Product & Industry News
Drug Discovery World
Cancer vaccine shows promising signs

Cancer vaccine shows promising signs

10 July 2020
Image: CDC

The Translational Research Institute-based Mater researchers in partnership with The University of Queensland have developed a new cancer vaccine, which has shown promising signs in preclinical laboratory studies.

Funded by grants from the Worldwide Cancer Research in the United Kingdom, and Mater Foundation, the new vaccine could be potentially used to treat a variety of blood cancers and malignancies.

Lead Researcher Associate Professor, Kristen Radford, says the study is a major breakthrough for cancer vaccinations. 

“We are hoping this vaccine could be used to treat blood cancers, (myeloid leukaemia, non-Hodgkin’s lymphoma, multiple myeloma, and paediatric leukaemias) plus solid malignancies including breast, lung, renal, ovarian, and pancreatic cancers, and glioblastoma,” she said.

“Our new vaccine is comprised of human antibodies fused with tumour-specific protein, and we are investigating its capacity to target human cells while activating the memory of the tumour cells.”

Associate Professor Radford explains that the vaccine offers several key advantages over existing cancer vaccines, which have already shown promise in early clinical trials.

“First, it can be produced as an ‘off the shelf’ clinical grade formulation, which circumvents the financial and logistical issues associated with patient-specific vaccines,” she said.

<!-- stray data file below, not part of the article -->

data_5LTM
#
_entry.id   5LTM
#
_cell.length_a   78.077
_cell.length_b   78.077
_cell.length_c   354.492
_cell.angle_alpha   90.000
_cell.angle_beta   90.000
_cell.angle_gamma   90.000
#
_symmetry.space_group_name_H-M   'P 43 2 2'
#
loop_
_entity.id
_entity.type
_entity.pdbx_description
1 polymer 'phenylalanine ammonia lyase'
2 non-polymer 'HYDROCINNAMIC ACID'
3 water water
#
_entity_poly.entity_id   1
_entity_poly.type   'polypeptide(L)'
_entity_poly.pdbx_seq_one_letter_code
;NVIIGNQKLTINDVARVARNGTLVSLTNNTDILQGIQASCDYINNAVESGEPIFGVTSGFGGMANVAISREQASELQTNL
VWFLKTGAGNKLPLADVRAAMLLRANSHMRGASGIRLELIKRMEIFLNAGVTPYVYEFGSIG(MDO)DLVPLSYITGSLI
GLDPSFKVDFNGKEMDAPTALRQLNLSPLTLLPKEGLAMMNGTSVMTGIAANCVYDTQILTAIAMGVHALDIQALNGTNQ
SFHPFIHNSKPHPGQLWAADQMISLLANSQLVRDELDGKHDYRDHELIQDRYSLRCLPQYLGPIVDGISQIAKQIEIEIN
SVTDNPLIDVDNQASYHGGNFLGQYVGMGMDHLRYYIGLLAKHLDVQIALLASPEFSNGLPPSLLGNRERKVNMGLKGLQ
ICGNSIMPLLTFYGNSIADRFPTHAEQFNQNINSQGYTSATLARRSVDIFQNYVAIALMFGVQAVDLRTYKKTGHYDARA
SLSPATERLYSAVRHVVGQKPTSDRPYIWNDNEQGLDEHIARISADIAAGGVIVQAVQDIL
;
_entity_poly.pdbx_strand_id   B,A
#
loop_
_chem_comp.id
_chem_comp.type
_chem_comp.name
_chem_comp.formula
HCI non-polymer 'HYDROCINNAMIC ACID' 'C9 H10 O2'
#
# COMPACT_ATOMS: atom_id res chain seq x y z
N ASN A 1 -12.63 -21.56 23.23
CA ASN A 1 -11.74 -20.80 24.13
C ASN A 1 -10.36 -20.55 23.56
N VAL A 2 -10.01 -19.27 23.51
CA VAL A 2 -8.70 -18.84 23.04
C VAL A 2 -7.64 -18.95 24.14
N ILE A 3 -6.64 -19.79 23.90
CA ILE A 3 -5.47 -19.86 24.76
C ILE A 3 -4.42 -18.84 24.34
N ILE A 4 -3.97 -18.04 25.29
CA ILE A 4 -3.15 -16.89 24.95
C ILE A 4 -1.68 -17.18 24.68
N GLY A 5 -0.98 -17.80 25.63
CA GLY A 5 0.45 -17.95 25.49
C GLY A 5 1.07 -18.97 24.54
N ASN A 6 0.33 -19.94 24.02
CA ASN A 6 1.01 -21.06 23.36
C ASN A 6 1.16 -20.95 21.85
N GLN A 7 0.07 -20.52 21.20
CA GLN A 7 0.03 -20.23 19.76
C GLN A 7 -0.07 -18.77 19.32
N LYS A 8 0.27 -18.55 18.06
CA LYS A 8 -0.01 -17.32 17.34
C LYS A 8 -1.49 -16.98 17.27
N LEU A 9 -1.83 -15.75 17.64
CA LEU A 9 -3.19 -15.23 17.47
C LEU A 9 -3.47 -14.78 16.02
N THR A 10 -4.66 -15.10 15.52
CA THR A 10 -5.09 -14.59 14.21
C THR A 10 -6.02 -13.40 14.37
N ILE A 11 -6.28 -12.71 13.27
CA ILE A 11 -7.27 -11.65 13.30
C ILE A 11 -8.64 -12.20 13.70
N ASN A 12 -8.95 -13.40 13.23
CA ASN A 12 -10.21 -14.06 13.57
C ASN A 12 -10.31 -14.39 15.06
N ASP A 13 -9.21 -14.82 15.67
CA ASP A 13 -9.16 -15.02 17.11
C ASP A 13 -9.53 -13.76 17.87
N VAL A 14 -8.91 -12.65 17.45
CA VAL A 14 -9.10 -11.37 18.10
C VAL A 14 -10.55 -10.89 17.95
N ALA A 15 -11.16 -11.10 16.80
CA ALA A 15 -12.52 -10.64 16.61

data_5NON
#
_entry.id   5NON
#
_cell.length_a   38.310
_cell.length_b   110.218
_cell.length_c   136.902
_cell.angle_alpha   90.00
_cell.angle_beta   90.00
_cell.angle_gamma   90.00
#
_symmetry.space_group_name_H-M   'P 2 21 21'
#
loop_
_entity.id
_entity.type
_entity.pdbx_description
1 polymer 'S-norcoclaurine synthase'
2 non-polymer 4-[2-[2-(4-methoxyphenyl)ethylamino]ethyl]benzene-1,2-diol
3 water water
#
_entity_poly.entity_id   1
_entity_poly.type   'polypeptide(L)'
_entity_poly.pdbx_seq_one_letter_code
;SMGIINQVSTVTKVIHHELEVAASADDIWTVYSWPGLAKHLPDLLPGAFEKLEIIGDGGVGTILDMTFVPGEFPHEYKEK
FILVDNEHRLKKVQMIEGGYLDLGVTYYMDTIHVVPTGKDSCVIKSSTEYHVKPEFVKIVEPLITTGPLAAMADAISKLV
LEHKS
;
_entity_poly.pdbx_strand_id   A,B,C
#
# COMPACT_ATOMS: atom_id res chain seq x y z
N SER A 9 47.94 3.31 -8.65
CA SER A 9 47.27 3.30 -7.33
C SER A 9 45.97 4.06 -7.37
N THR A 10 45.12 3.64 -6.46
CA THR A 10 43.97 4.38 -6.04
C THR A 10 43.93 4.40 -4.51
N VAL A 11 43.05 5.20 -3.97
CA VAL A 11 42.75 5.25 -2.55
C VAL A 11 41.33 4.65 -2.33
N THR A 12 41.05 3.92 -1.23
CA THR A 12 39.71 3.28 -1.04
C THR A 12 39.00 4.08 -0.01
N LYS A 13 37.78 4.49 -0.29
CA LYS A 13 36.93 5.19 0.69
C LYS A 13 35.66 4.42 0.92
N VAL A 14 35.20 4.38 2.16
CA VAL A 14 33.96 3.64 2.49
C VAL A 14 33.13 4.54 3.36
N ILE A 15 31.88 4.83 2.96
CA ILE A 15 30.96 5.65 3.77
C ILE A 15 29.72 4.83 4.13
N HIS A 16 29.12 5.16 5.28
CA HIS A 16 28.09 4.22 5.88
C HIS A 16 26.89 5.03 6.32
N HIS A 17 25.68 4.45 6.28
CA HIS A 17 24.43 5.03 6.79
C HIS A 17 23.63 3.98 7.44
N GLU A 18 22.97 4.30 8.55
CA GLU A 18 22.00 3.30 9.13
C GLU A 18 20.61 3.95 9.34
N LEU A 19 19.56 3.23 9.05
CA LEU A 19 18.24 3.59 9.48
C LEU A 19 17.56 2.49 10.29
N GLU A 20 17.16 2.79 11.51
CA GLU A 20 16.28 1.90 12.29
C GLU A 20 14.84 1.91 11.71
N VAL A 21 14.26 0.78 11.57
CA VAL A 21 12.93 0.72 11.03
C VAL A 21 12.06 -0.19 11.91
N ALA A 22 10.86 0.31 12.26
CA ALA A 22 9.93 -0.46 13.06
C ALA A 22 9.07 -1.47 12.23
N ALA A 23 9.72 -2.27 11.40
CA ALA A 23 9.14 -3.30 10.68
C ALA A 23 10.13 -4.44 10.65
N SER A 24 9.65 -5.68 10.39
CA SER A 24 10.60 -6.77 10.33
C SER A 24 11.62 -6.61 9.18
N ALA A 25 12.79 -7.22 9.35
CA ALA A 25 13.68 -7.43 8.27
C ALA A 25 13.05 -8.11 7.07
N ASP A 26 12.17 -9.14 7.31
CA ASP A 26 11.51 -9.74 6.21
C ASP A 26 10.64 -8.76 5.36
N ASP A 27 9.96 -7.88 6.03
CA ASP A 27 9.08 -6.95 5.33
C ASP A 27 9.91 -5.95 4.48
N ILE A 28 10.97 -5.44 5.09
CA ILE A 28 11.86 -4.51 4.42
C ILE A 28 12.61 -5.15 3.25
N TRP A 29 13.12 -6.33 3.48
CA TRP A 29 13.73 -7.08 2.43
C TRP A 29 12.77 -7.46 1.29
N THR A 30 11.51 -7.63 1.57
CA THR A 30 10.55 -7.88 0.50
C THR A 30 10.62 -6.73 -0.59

“Secondly, this prototype vaccine targets the key tumour cells required for the initiation of tumour-specific immune responses, thereby maximising potential effectiveness of treatment, while minimising potential side effects.

“We are very happy to see our research published in a prestigious journal, and we hope our continued work towards finding a safe and effective cancer vaccine will benefit cancer patients in the future.”  

The study was published in the highly ranked journal Clinical and Translational Immunology

This article was taken from the Translational Research Institute  and was first published by the Mater.

More on this subject...
Drug Discovery World

Immuno-Oncology's Biomarker Dilemma: How to add value in an uncertain development landscape READ MORE

Drug Discovery World

Monitoring the Balance Between Immune Repression and Stimulation in Cancer Immunotherapy READ MORE

Drug Discovery World

Insect-based technology for human vaccines READ MORE

Drug Discovery World

Cobra Biologics signs supply agreement with AstraZeneca for manufacture of COVID-19 vaccine candidate READ MORE

Drug Discovery World

Novasep teams up with AstraZeneca to produce COVID-19 vaccine for Europe READ MORE

Drug Discovery World

CatalYm to present data on targeting novel checkpoint GDF-15 for immunotherapy of cancer at AACR Annual Meeting READ MORE

Drug Discovery World

Symbiosis to manufacture COVID-19 vaccine for clinical trials READ MORE

Drug Discovery World

MMR vaccination might protect children from COVID-19 READ MORE

Drug Discovery World

PARP inhibitor could be effective treatment for high-risk childhood neuroblastoma READ MORE

Drug Discovery World

Engineers use 'DNA origami' to identify vaccine design rules READ MORE